Ancestry UK

Dulverton, Somerset

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Up to 1834

No information.

After 1834

Dulverton Poor Law Union was officially formed on 18th May 1836. Its operation was overseen by an elected Board of Guardians, 12 in number, representing its 11 constituent parishes as listed below (figures in brackets indicate numbers of Guardians if more than one):

Somerset: Brompton Regis, Brushford, Dulverton (2), Exford, Exton, Hawkridge, Huish Champflower, Skilgate, Upton, Winsford, Withypoole. Later Addition: Withiel Florey (1896).

The population falling within the Union at the 1831 census had been 4,951 with parishes ranging in size from Hawkridge (population 67) to Dulverton itself (1,285). The average annual poor-rate expenditure for the period 1833-35 had been £2,668 or 10s.4d. per head.

A new Dulverton Union workhouse, designed by Edward Ashworth, was erected on the banks of the River Barle at the west of Dulverton in 1854-5. It was based on a T-shaped layout, with the west half of the workhouse being used for men's and boys' accommodation, with that for women and girls to the east. At the front of the building to the south, the Guardians' board-room lay to the east of the central door, with females' receiving ward and bathroom beyond. To the west of the front door were the inmates dining hall, beyond which the lay males' receiving ward, bathroom and refractory cell. The north wing contained day rooms and dormitories. The site layout can be seen on the 1902 map below.

Dulverton workhouse site, 1902.
© Peter Higginbotham.

Dulverton from the south-east, 2001.
© Peter Higginbotham.

Dulverton from the north-west, 2001.
© Peter Higginbotham.

Following an inspection in 1908, a report noted:

The workhouse is a small building licensed for 60 inmates, in a most attractive situation. It might with very little alteration be made into an ideal home for aged folk; as it is, the impression it makes is dreary and formal. This is explained from the fact that the master is 84 years of age and very deaf, his daughter acting as matron. They both have the reputation of being very kind and considerate to the inmates, and this was borne out by the inmates themselves and even by a tramp, who spoke with enthusiasm. The inmates, some 23 in number, were at dinner; the food seemed good and was pleasantly hot It is difficult, without a wider experience, to judge in what relation a house of this kind Stands to the average cottage and its life, but we left it with the feeling that a new master had a great opportunity. We must not omit to mention the garden, which was well cultivated, and the grounds, which were planted with fine trees, had a goodly show of roses. In all this the master took great pride, and it is impossible not to sympathise with the feelings which make the Guardians. loth to make a change.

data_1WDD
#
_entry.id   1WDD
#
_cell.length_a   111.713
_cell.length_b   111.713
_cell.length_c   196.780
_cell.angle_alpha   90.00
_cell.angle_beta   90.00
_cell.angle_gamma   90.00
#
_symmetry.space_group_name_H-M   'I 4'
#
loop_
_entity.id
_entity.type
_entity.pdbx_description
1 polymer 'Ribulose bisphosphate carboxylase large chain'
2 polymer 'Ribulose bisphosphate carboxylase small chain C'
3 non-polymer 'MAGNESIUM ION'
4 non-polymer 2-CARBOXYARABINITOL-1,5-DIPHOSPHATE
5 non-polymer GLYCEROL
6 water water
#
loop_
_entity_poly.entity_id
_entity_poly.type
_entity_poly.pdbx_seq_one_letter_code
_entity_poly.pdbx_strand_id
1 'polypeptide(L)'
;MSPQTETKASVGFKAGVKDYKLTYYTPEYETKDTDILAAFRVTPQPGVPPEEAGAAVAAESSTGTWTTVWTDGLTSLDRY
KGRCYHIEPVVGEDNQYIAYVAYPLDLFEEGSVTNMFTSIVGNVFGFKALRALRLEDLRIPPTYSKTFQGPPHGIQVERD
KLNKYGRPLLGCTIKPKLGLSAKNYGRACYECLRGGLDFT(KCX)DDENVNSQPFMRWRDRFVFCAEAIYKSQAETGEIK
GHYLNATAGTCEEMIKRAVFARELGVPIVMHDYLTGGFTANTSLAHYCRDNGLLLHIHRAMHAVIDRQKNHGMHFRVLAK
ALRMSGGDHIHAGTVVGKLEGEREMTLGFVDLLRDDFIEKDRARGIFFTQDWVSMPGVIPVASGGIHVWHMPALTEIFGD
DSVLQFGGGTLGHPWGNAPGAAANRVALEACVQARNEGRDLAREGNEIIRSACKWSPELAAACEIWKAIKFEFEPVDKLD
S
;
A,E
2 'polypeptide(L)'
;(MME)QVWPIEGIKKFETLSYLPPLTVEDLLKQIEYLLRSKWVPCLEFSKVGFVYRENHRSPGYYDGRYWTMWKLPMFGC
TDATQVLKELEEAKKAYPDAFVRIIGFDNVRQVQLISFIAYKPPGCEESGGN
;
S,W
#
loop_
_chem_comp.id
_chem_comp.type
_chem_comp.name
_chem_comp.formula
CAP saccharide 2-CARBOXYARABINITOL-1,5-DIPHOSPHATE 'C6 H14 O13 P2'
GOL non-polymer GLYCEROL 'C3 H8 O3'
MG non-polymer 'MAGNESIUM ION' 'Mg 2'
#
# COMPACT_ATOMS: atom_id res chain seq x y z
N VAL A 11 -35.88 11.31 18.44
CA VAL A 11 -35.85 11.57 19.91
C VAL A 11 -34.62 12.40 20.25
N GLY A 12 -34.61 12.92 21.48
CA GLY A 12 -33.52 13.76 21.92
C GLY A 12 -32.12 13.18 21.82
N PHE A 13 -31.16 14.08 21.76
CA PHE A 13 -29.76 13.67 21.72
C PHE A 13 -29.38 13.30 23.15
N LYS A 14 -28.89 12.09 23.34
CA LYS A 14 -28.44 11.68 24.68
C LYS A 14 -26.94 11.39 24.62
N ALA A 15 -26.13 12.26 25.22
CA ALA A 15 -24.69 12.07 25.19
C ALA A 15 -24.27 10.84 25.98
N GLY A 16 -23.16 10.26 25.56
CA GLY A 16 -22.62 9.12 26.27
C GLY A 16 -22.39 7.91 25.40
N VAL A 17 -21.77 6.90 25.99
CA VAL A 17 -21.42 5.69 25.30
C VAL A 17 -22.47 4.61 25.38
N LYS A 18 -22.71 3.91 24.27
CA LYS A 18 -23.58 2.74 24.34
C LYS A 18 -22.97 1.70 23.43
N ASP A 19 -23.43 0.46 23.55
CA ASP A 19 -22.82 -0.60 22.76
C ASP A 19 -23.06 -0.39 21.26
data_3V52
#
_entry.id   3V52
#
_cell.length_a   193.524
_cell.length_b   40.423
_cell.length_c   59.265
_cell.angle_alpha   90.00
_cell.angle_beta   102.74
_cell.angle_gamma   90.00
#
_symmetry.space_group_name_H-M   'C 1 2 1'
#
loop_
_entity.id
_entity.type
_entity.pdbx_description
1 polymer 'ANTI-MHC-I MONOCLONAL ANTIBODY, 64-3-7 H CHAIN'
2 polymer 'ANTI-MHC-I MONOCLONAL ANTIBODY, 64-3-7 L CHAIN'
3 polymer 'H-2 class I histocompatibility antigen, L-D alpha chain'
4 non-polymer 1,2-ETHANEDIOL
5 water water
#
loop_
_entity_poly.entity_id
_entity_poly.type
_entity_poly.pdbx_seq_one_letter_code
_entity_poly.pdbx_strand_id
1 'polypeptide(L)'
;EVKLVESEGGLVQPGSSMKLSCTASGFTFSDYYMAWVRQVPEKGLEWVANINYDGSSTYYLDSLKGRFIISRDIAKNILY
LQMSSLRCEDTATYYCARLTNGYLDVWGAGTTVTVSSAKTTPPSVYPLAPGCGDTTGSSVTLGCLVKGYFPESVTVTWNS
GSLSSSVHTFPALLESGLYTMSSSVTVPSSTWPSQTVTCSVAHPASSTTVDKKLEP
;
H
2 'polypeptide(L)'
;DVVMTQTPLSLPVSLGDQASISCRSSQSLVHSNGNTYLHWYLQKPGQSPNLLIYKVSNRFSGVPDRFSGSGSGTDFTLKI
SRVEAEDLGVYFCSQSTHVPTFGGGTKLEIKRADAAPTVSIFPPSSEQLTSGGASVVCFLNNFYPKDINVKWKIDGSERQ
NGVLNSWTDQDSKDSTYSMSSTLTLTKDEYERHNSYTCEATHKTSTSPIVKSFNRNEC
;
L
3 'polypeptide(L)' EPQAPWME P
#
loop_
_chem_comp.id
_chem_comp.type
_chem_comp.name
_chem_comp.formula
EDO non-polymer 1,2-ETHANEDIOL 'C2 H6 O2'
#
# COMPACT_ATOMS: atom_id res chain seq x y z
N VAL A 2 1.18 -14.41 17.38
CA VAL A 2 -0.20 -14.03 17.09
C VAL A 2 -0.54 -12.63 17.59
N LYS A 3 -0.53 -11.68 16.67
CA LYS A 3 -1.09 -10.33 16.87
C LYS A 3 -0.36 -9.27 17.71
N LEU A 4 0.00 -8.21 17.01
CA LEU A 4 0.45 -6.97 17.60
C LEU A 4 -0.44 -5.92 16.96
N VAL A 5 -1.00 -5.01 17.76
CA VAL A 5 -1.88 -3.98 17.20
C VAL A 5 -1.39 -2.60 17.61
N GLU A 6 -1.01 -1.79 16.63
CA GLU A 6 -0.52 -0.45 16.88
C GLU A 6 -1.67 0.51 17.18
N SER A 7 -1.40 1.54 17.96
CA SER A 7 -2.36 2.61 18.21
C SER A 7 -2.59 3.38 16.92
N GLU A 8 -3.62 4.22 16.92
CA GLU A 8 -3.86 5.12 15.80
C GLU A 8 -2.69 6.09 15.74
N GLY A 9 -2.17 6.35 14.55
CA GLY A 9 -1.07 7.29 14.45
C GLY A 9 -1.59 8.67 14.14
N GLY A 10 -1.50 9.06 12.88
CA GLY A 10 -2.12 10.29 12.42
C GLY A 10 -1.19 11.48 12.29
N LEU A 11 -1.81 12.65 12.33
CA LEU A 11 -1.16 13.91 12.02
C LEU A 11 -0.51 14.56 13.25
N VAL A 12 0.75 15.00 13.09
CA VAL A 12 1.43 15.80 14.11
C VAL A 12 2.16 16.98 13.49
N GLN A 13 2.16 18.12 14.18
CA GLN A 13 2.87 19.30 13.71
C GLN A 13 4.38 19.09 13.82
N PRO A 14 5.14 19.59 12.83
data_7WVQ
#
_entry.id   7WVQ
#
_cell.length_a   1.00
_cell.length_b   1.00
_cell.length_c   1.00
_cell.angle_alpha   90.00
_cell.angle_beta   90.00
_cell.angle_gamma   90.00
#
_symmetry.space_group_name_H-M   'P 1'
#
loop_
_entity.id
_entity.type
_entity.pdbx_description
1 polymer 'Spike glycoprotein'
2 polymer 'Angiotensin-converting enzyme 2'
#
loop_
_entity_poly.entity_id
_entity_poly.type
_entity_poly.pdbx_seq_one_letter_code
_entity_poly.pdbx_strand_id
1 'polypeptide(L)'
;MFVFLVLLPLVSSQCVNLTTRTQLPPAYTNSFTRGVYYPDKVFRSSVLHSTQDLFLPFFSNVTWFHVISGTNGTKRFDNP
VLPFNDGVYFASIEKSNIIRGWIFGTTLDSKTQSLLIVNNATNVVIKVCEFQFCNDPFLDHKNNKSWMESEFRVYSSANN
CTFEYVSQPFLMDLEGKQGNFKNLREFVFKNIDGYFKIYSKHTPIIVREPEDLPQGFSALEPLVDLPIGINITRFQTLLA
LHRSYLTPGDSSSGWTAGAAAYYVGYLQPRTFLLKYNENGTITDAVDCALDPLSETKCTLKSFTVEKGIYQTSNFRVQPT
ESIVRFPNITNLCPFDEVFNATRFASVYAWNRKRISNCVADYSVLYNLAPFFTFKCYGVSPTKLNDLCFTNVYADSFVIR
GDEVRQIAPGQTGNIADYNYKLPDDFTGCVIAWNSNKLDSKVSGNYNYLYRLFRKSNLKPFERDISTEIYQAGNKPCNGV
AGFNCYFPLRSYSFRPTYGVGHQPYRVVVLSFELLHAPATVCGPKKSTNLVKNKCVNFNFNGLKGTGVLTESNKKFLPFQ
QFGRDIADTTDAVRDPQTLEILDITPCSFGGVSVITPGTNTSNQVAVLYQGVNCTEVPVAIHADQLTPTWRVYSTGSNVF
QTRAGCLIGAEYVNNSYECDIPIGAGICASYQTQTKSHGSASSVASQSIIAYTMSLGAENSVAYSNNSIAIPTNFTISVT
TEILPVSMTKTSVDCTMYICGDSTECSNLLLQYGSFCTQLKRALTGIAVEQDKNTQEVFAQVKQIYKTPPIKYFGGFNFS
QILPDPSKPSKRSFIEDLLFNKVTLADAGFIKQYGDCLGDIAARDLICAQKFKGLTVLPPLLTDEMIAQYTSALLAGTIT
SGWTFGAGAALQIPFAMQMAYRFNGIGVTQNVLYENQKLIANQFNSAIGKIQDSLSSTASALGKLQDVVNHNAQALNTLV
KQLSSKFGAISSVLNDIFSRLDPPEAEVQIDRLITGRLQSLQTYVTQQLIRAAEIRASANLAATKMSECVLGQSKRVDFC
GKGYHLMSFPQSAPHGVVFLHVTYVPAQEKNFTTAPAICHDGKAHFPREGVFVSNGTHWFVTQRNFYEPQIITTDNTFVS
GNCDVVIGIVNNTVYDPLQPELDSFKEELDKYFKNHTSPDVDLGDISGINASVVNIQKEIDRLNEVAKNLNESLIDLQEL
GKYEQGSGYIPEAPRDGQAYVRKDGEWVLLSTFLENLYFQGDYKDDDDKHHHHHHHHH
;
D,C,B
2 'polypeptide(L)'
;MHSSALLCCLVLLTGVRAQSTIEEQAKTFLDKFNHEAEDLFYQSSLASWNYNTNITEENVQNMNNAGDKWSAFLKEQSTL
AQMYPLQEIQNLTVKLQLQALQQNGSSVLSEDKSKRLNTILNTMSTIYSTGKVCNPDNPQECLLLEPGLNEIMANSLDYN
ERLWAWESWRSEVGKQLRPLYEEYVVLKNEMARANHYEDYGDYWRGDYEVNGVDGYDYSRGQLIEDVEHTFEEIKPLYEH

The above-mentioned master, Richard Hammond, died in September 1908, at which time he had held the post for 42 years and was the oldest workhouse master in England. After the death of his wife, Grace, in 1891, the couple's daughter, Sophia, previously schoolmistress at the institution, had succeeded her mother as matron.

After 1930, only the vagrants' casual wards remained in use. The building was subsequently used as the Exmoor Training Centre for Girls. It later became Rural District Council offices under the name of Exmoor House.

The former workhouse building is now (2001) used as administrative offices for the Exmoor National Park.




Note: many repositories impose a closure period of up to 100 years for records identifying individuals. Before travelling a long distance, always check that the records you want to consult will be available.

  • Somerset Heritage Centre, Brunel Way, Langford Mead, Norton Fitzwarren, Taunton TA2 6SF. Holdings include: Guardians' minute books (1836-1930); Admissions and discharges (1855-1930, with gaps); Births 1866-1927; Deaths (1866-1930); etc.


  • None.


  • None.

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